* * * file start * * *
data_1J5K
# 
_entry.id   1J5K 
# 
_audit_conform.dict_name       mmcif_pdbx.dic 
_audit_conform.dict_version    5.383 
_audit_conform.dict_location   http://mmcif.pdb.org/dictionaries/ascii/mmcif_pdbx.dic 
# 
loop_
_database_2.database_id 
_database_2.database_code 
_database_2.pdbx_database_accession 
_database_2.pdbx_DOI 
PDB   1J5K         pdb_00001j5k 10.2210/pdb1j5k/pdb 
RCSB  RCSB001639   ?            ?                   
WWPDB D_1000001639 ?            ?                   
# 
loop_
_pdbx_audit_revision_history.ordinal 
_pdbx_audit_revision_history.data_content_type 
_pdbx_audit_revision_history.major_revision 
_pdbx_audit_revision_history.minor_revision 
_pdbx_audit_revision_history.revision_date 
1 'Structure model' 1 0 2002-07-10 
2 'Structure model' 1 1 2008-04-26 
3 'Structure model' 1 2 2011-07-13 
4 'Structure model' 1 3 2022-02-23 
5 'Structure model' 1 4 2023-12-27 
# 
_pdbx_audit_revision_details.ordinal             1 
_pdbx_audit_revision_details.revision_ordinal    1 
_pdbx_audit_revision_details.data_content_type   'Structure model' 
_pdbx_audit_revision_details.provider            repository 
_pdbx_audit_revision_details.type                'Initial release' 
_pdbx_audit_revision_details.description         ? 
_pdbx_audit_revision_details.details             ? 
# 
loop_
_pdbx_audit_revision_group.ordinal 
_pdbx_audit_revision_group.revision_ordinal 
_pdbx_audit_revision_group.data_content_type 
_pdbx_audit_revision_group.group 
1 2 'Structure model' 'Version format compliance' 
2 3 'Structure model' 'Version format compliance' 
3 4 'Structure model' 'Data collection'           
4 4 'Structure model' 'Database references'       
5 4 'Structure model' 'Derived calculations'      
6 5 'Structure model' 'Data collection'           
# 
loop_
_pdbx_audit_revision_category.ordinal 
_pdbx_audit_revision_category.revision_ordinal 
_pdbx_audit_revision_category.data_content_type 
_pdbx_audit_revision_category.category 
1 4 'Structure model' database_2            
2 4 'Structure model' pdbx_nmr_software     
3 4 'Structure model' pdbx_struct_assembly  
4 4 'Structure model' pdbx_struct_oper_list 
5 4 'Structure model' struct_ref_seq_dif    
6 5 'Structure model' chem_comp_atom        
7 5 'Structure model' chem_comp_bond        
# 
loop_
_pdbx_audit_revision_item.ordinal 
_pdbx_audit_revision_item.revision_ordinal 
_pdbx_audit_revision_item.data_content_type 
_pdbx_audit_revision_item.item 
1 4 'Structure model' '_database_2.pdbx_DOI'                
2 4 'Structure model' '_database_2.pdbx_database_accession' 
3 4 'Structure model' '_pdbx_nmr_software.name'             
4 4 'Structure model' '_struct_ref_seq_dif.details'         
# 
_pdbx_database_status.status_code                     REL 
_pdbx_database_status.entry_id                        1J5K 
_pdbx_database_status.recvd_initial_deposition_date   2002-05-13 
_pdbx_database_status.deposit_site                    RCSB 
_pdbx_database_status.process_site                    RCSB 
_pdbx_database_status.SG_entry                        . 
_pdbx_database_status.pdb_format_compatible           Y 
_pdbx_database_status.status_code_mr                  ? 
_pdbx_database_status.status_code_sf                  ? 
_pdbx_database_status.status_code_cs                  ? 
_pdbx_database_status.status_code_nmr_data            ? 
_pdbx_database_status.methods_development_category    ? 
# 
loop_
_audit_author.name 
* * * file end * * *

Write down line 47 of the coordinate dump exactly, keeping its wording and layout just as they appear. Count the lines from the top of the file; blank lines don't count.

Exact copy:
5 4 'Structure model' 'Derived calculations'      